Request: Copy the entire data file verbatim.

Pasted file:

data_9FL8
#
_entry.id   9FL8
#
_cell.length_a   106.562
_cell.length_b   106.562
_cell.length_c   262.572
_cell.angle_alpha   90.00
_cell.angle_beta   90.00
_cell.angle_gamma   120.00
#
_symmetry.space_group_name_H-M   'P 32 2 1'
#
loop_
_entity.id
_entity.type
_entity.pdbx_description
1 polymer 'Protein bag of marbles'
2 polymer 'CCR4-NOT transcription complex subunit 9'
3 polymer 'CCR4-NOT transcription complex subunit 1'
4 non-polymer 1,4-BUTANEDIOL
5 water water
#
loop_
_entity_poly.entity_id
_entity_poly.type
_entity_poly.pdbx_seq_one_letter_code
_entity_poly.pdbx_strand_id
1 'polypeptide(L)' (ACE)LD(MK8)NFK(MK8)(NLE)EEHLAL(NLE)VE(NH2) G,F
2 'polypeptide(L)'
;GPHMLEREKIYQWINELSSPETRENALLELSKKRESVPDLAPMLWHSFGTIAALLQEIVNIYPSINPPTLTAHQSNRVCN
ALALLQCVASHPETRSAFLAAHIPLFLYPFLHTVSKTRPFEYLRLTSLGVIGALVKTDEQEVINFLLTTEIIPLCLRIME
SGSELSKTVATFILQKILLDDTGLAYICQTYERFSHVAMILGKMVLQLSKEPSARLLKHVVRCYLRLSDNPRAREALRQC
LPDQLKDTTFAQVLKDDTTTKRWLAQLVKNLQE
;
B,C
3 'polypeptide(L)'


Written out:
data_9FL8
#
_entry.id   9FL8
#
_cell.length_a   106.562
_cell.length_b   106.562
_cell.length_c   262.572
_cell.angle_alpha   90.00
_cell.angle_beta   90.00
_cell.angle_gamma   120.00
#
_symmetry.space_group_name_H-M   'P 32 2 1'
#
loop_
_entity.id
_entity.type
_entity.pdbx_description
1 polymer 'Protein bag of marbles'
2 polymer 'CCR4-NOT transcription complex subunit 9'
3 polymer 'CCR4-NOT transcription complex subunit 1'
4 non-polymer 1,4-BUTANEDIOL
5 water water
#
loop_
_entity_poly.entity_id
_entity_poly.type
_entity_poly.pdbx_seq_one_letter_code
_entity_poly.pdbx_strand_id
1 'polypeptide(L)' (ACE)LD(MK8)NFK(MK8)(NLE)EEHLAL(NLE)VE(NH2) G,F
2 'polypeptide(L)'
;GPHMLEREKIYQWINELSSPETRENALLELSKKRESVPDLAPMLWHSFGTIAALLQEIVNIYPSINPPTLTAHQSNRVCN
ALALLQCVASHPETRSAFLAAHIPLFLYPFLHTVSKTRPFEYLRLTSLGVIGALVKTDEQEVINFLLTTEIIPLCLRIME
SGSELSKTVATFILQKILLDDTGLAYICQTYERFSHVAMILGKMVLQLSKEPSARLLKHVVRCYLRLSDNPRAREALRQC
LPDQLKDTTFAQVLKDDTTTKRWLAQLVKNLQE
;
B,C
3 'polypeptide(L)'